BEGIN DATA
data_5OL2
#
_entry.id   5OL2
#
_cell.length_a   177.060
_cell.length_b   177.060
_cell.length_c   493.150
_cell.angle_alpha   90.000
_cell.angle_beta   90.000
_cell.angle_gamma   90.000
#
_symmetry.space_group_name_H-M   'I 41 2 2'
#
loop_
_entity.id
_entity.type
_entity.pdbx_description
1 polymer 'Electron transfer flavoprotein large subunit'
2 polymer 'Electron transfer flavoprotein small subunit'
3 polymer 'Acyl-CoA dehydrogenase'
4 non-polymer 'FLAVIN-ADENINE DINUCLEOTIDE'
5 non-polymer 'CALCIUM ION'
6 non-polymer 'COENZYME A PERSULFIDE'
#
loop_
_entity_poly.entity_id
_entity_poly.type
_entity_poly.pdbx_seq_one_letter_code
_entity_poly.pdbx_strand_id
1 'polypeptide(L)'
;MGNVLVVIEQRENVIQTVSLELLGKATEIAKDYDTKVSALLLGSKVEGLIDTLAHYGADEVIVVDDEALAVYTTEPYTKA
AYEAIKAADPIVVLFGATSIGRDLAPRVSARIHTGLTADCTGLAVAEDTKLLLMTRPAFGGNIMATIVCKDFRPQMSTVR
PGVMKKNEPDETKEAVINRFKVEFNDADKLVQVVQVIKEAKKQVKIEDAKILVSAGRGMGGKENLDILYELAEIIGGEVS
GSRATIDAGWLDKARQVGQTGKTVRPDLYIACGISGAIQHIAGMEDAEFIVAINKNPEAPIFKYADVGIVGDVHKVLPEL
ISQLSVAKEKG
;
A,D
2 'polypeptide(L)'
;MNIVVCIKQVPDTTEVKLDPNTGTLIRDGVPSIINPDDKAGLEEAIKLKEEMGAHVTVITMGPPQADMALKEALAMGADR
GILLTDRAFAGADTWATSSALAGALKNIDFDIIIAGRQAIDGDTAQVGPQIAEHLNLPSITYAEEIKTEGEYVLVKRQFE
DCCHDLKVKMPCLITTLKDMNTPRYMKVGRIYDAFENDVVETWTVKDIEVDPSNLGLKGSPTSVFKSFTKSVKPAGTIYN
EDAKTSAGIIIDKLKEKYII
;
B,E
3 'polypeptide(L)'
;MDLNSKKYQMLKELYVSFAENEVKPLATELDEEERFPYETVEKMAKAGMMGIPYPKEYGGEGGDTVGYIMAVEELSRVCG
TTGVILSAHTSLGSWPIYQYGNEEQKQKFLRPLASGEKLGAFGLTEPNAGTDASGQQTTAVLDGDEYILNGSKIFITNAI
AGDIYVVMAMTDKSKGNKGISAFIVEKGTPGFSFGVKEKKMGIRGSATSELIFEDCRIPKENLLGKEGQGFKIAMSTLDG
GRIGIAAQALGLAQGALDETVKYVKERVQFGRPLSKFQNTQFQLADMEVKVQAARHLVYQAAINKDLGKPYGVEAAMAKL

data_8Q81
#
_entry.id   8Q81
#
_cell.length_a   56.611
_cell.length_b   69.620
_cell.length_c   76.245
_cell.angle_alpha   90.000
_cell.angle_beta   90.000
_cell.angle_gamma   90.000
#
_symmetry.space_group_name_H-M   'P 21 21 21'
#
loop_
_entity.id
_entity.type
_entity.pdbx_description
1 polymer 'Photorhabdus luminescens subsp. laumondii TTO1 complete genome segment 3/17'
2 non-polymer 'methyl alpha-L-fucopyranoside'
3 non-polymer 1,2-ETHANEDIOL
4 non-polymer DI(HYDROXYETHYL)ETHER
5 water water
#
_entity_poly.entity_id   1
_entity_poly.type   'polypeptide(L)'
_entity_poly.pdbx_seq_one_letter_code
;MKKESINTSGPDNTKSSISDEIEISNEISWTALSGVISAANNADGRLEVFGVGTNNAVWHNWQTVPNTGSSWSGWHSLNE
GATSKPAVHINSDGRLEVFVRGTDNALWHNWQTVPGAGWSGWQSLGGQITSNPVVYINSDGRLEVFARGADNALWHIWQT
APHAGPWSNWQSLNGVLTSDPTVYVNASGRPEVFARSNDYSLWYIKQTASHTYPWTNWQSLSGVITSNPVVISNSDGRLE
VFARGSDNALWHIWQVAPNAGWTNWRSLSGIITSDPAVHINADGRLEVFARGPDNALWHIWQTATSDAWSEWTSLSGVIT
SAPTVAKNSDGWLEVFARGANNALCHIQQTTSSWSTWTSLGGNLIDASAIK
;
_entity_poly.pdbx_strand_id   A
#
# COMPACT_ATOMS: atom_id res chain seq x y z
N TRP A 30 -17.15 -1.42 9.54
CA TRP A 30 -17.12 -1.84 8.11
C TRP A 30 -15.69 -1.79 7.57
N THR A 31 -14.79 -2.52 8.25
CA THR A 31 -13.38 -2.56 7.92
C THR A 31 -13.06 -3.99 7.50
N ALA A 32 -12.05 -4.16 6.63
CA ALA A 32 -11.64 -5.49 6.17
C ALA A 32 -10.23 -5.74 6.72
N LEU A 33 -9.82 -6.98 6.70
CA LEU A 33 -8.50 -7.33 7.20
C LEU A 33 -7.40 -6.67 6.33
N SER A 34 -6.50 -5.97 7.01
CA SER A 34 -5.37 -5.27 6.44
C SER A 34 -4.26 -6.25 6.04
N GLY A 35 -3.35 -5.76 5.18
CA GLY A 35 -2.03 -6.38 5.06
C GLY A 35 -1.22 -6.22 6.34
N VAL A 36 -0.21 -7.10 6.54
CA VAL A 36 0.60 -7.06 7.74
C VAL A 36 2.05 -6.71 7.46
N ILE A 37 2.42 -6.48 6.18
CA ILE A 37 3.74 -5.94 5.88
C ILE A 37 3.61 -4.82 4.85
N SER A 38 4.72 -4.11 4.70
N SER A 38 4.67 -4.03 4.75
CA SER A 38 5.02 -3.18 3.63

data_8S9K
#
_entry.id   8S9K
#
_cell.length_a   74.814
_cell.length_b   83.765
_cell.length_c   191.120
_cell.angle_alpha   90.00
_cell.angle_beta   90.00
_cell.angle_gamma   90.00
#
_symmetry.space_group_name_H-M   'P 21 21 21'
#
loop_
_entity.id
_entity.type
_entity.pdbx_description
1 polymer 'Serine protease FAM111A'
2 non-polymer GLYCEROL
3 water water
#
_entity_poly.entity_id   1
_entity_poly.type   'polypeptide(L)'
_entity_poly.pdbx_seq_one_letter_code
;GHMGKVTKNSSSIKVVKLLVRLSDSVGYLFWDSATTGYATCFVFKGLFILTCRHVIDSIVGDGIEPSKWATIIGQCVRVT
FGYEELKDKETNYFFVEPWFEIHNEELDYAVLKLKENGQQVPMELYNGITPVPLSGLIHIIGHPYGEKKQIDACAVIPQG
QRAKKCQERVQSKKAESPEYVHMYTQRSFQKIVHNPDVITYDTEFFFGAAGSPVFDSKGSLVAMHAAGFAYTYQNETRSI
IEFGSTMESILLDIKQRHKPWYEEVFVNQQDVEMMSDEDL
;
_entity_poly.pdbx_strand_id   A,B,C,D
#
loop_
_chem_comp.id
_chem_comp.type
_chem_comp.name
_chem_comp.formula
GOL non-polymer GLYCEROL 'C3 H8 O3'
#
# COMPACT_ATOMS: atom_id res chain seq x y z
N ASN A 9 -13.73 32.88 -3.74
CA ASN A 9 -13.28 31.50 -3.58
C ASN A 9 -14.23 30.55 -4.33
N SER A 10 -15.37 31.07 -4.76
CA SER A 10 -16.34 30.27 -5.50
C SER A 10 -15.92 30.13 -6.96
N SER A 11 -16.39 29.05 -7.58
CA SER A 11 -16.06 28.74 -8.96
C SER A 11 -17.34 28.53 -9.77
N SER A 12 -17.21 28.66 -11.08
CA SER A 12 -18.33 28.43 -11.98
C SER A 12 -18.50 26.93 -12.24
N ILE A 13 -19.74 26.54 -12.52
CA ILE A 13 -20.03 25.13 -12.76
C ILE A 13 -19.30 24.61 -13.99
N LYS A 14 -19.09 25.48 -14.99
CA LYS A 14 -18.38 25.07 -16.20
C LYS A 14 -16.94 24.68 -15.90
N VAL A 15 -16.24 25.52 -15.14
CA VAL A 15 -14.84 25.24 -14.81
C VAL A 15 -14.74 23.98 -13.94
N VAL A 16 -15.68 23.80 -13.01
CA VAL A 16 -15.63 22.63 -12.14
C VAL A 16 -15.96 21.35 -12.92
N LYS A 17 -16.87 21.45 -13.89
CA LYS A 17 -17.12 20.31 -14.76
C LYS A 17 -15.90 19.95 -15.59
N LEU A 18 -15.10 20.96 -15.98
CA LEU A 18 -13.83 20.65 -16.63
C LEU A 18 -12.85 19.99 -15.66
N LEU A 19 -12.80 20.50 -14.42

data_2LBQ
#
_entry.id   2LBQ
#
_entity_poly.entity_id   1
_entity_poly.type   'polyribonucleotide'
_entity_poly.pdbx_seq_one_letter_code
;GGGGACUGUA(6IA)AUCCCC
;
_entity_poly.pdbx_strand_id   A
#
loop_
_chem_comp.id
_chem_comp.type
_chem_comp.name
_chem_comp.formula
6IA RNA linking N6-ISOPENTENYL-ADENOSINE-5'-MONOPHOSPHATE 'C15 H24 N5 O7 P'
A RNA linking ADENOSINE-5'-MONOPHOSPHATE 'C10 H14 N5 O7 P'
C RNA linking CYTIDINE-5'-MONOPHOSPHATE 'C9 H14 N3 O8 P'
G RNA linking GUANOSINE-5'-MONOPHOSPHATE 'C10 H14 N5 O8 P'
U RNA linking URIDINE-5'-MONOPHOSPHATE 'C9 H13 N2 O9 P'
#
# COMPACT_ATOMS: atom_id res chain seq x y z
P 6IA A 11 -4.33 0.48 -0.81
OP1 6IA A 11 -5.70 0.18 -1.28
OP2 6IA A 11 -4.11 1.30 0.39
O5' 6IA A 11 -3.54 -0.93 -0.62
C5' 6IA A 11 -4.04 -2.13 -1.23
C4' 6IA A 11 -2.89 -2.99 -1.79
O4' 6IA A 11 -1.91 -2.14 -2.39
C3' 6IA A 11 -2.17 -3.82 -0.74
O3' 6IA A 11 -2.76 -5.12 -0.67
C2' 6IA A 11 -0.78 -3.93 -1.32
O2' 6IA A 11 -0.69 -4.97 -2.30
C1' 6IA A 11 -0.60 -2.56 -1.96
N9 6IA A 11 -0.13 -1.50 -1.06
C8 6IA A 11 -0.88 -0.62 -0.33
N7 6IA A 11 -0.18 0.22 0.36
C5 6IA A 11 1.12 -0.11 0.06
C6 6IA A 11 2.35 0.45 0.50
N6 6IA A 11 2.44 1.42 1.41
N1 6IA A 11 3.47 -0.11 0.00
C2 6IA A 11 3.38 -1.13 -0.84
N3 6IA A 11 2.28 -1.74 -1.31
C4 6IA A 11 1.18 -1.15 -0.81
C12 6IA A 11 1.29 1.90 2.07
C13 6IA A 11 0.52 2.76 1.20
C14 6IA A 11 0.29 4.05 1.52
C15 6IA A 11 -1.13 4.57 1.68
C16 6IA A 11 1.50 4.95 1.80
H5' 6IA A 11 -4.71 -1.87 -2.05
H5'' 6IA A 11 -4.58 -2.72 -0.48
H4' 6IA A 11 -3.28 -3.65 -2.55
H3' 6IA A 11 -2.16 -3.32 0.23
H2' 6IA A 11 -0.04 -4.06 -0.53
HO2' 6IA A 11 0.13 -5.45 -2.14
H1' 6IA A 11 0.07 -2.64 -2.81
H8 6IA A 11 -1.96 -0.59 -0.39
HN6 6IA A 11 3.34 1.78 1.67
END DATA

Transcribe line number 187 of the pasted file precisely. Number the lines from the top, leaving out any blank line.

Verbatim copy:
_entity_poly.type   'polyribonucleotide'